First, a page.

Nov.20

Xamarin Tools

If you’ve worked on the ASP.NET community for any significant period of time, you’ve probably learned that ASP.NET doesn’t always need IIS to run a web application. If fact with frameworks like Mono, you can run ASP.NET on Linux or OSX. But what is more interesting to me is that Xamarin, the company behind Mono also builds a framework for iOS and Android platforms.

So what, you might ask? The very, very cool thing that Xamarin brings to the table is that you can build for iOS, Android, Mac and Linux all using the C# language. If you’re an ASP.NET developer, there’s a good change that you already use C# in your day-to-day work. So now, virtually all of mobile devices and iOS are within your grasp as a developer.

How does this work?

Basically, Xamarin allows you to build an app using C#. But when you compile it, the Xamarin tools will compile the C# code down to the target platform. This means that the app will act like it was written using the native tools like Objective-C or Java. I was listening to the Tablet Show podcast #111, and it was mentioned that while there is a some performance hit, it’s generally not noticeable at all.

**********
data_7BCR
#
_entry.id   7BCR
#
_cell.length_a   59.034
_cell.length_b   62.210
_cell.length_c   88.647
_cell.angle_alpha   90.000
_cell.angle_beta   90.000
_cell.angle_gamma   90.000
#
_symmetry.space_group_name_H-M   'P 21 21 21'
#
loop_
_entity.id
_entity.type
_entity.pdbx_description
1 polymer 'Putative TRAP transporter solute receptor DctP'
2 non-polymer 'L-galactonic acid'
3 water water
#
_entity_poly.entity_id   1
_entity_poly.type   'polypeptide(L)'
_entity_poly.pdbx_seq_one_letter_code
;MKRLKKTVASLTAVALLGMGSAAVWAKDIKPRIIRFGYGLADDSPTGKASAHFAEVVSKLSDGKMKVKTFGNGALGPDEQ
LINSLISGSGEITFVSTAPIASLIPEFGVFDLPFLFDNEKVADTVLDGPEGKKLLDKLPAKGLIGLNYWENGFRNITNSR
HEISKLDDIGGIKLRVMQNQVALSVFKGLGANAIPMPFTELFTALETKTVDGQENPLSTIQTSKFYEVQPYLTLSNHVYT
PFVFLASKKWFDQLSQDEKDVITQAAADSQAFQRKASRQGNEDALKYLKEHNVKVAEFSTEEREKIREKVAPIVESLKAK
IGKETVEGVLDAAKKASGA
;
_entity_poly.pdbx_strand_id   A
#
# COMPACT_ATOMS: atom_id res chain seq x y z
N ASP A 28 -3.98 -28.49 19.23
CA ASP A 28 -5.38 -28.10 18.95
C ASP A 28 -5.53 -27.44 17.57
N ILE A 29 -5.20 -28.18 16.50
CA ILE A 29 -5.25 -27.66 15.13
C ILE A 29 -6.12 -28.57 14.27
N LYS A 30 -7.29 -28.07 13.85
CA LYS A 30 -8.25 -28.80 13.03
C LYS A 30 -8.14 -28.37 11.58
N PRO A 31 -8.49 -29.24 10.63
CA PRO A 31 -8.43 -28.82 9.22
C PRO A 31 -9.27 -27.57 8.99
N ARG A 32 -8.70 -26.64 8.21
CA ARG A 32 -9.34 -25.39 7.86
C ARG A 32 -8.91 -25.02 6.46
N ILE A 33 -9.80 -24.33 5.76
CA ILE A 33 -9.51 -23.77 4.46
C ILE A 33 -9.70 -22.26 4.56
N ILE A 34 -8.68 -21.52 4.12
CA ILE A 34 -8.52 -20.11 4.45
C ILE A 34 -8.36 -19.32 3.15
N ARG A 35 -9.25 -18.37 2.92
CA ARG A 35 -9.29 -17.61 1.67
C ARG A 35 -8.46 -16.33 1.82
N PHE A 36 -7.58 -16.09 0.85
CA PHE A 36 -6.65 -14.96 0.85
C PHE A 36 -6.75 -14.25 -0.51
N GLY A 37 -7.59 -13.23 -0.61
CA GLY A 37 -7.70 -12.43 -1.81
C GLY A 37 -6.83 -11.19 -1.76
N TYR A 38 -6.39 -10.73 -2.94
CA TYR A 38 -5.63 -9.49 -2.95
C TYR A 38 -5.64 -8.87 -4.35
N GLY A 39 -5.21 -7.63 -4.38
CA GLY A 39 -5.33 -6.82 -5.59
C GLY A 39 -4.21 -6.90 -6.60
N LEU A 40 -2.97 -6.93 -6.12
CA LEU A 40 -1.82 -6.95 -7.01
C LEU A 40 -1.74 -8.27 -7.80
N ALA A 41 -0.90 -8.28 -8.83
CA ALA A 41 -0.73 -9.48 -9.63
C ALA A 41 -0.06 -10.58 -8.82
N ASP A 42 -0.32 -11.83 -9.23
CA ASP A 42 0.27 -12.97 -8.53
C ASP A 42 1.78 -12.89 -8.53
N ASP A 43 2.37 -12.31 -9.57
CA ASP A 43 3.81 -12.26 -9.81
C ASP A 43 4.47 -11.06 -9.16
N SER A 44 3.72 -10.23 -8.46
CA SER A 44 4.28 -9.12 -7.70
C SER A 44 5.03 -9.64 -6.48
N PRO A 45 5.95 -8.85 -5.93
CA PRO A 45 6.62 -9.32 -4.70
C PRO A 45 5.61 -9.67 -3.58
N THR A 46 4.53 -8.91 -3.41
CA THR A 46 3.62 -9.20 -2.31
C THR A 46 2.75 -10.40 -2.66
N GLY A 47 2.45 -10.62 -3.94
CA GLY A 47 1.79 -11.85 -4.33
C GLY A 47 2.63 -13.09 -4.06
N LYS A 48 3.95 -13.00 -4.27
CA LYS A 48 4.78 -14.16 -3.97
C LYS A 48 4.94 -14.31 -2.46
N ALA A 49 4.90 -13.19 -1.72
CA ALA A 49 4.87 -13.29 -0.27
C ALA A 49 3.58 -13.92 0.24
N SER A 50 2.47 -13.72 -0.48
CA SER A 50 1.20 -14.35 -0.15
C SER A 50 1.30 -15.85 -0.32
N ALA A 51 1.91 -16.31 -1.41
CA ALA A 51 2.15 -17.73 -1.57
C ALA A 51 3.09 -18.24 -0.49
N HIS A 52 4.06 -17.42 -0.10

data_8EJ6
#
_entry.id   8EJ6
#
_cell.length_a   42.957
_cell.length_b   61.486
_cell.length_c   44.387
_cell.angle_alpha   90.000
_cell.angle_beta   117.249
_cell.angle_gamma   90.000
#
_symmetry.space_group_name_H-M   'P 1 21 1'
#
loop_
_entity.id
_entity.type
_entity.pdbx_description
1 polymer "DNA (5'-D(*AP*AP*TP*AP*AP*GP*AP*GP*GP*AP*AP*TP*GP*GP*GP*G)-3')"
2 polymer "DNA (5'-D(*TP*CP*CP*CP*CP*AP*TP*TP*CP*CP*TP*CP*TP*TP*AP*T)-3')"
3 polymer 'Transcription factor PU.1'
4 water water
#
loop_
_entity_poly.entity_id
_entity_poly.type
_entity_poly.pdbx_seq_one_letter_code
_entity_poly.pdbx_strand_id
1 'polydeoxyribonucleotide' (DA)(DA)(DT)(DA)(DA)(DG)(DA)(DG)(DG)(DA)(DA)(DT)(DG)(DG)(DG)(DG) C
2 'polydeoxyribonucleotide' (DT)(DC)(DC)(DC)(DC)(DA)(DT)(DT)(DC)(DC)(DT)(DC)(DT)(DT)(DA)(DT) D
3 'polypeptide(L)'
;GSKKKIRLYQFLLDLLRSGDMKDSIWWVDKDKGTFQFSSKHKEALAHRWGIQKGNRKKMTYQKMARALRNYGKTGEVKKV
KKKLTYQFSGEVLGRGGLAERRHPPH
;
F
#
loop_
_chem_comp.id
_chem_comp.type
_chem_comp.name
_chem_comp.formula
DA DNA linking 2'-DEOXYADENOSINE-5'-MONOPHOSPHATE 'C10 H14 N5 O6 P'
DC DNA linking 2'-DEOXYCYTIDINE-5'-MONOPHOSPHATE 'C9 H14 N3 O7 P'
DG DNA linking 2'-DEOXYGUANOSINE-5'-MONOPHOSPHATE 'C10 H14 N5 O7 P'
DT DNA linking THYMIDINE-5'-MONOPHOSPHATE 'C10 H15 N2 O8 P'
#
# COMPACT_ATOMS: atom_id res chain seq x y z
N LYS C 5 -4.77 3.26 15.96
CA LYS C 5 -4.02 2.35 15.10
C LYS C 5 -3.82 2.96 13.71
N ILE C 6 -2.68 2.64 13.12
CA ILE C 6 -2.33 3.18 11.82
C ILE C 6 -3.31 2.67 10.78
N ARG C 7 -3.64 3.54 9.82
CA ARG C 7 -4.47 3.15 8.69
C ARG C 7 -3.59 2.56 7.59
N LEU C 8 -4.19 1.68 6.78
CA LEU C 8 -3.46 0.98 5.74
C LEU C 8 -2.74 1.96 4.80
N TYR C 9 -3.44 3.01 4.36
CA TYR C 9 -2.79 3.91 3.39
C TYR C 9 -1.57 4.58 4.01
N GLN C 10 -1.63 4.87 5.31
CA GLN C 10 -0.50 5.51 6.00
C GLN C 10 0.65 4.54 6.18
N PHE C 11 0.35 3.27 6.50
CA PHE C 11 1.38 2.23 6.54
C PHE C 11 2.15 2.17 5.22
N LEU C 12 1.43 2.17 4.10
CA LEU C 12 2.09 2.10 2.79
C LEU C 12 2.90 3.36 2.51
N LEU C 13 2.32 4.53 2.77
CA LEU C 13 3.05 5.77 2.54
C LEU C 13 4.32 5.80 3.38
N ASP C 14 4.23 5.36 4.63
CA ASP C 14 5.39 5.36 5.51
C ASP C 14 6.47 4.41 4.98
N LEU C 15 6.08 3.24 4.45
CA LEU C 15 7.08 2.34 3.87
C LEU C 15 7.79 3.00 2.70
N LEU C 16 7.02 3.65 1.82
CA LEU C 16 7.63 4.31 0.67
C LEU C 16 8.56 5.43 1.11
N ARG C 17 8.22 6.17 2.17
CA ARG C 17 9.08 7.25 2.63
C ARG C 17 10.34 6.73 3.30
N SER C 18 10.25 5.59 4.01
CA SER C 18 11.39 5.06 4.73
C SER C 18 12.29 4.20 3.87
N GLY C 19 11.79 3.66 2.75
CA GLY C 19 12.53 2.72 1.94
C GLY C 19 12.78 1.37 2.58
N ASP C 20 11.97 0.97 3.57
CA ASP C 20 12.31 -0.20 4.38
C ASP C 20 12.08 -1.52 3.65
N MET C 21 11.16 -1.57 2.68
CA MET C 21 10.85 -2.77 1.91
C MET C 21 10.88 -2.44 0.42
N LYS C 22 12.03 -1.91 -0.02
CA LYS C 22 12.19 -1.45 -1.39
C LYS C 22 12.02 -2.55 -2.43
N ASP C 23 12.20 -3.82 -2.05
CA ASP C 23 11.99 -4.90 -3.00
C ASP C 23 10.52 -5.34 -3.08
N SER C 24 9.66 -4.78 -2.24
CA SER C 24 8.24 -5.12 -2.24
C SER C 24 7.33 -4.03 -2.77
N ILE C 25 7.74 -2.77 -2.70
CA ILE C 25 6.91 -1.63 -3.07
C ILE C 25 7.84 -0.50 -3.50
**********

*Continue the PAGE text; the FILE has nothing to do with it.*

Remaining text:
Code

Here’s a screen capture of C# code in Xamarin’s ‘Tasky’ sample application. This app is targeting the Android platform.
AndroidCSharpThis is using Xamarin’s IDE called, aptly enough, Xamarin Studio.  If you shell out the cash for the business license, you can build these applications directly from within Visual Studio. However, if you only spring for the Starter or Indie versions, you’ll need to use Xamarin Studio.

All of this makes me excited because the sky is the limit for a good C# developer right now! The language itself is mature and robust, Visual Studio keeps getting better (in my opinion) and now you can target just about any platform out there all while still working in the same language. How cool is that?

Programming
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